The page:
What if diagnosing rare genetic disorders was as easy as tagging photos on Facebook?
Researchers at Oxford University have created a computer program that uses photo software with face recognition capabilities, similar to those used on social media sites, to discern the likenesses in facial features of people who have the same genetic disorders.
The software can then compare a photograph of the patient to these prominent facial structures and generate a ranked list of possible disorders.
How can a mere photograph provide the basis for a diagnosis? Disorders such as Down’s syndrome, Angelman syndrome and Progeria are caused by genetic mutations that also affect the growth of the face and the cranium as a baby develops, allowing for recognition of characteristic facial features.
Doctors already use the analysis of facial features as part of the way they diagnose patients, but a computer program could reduce the room for error that comes with human judgment.
The computer program, an example of the newest machine learning technology, uses an algorithm that becomes better at knowing which facial features are pertinent to diagnosis with each photograph it processes. It can analyse faces despite differences in lighting, facial expression and photo quality.
Researchers are already noting the algorithm’s effectiveness. Photographs of people with the same disorder are automatically grouped together by the program.
Likewise, the program clusters patients whose facial features are similar but do not match any known diagnosis, a useful tool in the identification of new or extremely uncommon disorders.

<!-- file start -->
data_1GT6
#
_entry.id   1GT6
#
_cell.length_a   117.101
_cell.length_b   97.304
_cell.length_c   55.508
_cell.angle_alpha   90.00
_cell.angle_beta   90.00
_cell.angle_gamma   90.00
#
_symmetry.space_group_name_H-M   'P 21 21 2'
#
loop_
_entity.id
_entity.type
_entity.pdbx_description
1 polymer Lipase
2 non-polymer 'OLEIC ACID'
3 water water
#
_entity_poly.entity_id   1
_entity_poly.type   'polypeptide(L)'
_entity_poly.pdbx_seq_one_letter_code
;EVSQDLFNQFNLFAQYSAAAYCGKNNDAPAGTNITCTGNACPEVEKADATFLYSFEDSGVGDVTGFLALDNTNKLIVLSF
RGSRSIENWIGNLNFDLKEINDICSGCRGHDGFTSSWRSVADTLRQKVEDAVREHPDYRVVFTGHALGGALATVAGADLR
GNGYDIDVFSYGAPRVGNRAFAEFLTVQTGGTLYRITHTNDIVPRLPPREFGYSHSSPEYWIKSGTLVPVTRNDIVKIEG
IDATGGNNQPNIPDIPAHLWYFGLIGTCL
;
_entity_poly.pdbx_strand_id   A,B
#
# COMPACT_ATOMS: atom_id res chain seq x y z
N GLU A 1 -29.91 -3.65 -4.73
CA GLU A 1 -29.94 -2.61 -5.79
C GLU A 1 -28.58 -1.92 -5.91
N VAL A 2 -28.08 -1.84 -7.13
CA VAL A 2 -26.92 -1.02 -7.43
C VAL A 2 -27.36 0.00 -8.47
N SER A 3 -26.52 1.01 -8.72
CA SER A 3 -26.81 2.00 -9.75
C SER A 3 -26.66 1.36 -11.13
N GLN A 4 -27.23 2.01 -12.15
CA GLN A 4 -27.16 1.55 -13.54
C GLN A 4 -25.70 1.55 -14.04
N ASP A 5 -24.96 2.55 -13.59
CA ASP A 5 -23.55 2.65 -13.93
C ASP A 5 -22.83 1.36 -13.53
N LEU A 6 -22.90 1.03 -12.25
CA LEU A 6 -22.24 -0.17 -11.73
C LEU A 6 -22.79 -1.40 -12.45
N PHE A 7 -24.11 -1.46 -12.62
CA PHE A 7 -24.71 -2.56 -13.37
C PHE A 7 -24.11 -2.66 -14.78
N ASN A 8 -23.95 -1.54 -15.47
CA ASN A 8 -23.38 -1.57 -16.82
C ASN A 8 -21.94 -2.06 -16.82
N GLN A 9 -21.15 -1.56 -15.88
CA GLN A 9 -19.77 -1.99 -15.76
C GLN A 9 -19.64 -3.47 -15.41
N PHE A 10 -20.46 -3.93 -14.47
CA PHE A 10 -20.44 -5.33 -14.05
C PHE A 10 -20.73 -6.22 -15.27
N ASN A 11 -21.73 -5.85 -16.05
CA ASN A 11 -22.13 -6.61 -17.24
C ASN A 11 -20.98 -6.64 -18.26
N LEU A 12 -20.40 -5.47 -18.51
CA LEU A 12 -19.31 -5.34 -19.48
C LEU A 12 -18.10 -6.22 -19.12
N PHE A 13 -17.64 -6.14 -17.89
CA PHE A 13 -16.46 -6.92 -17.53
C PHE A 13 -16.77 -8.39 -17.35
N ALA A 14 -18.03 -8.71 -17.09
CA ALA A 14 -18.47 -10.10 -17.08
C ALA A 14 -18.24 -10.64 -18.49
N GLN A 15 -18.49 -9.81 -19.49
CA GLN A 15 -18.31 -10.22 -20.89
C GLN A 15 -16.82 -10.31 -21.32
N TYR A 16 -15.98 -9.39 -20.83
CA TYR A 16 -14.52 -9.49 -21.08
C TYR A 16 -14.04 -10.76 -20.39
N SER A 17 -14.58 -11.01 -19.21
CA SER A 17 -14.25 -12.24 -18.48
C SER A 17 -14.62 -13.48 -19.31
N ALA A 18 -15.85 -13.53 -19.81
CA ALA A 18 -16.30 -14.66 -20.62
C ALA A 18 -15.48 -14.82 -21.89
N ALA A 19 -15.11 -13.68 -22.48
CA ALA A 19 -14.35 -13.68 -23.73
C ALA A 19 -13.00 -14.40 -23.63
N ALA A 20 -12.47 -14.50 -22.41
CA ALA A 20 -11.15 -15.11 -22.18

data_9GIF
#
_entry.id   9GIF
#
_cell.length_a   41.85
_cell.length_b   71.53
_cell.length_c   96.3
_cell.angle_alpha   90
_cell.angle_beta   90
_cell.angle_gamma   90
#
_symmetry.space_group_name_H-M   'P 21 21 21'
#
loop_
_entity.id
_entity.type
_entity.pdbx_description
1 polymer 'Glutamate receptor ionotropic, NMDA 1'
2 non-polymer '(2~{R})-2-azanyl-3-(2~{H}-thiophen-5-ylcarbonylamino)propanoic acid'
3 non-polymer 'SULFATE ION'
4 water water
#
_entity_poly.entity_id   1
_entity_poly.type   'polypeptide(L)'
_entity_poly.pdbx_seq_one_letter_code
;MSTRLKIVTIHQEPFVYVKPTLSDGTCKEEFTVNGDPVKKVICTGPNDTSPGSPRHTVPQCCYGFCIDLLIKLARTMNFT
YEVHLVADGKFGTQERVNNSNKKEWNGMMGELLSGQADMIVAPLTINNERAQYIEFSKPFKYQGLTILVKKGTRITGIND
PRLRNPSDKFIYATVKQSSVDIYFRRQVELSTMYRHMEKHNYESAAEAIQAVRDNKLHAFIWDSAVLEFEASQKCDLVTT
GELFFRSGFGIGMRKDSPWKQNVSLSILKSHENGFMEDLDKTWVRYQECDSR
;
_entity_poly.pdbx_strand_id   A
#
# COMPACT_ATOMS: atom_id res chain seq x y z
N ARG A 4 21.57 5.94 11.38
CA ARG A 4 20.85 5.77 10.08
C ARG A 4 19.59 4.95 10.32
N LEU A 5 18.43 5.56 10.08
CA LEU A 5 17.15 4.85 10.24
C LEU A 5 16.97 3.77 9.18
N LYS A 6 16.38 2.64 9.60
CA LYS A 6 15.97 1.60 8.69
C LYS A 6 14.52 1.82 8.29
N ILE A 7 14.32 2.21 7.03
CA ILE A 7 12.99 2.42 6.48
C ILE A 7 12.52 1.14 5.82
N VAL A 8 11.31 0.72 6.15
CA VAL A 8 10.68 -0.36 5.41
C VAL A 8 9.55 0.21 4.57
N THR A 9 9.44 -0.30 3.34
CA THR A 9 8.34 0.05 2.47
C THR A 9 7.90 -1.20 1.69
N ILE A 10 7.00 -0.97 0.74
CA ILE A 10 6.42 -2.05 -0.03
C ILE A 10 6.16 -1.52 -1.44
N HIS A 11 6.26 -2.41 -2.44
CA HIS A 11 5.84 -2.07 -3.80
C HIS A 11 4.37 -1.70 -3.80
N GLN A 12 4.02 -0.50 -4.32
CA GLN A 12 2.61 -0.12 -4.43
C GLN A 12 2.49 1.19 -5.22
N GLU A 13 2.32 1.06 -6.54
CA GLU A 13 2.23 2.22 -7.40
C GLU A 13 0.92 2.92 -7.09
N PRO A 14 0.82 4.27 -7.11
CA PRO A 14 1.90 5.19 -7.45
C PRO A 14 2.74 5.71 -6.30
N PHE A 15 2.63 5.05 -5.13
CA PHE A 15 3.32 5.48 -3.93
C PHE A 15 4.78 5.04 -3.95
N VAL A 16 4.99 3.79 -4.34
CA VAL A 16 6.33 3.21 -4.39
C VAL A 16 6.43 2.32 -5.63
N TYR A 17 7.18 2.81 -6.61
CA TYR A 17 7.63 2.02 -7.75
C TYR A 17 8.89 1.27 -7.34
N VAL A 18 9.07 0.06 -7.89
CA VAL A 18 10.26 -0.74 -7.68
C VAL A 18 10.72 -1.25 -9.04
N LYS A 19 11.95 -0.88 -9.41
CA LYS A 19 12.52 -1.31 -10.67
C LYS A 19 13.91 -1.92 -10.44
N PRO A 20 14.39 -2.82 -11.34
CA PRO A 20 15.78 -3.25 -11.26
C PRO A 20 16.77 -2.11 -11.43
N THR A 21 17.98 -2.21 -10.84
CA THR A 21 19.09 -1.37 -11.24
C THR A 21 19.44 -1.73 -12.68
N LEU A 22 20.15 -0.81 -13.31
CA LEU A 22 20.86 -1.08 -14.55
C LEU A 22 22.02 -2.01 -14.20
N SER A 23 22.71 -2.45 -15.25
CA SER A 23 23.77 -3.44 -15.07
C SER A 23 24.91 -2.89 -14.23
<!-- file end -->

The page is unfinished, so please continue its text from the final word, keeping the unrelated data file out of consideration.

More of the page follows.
The developers of the program foresee a future where face recognition technology aids in the quick diagnosis of a patient. Doctors will be able to snap a picture of the patient on their smartphone, run it through the program, and analyze the results.
One in 17 people have a genetic disorder, but most go undiagnosed. With this new technology, patients could be diagnosed from a younger age, receive treatment earlier and improve their quality of life.
The potential for consistency, speed and accuracy in diagnosis could also help shift research towards treatment and cures for these genetic disorders.
On social media, face recognition technology can seem nothing more than a handy feature that saves you a few minutes when tagging photos. However, innovative applications of the technology we use every day, like this photo software, could put us on track for a fuller understanding of conditions that affect millions of people.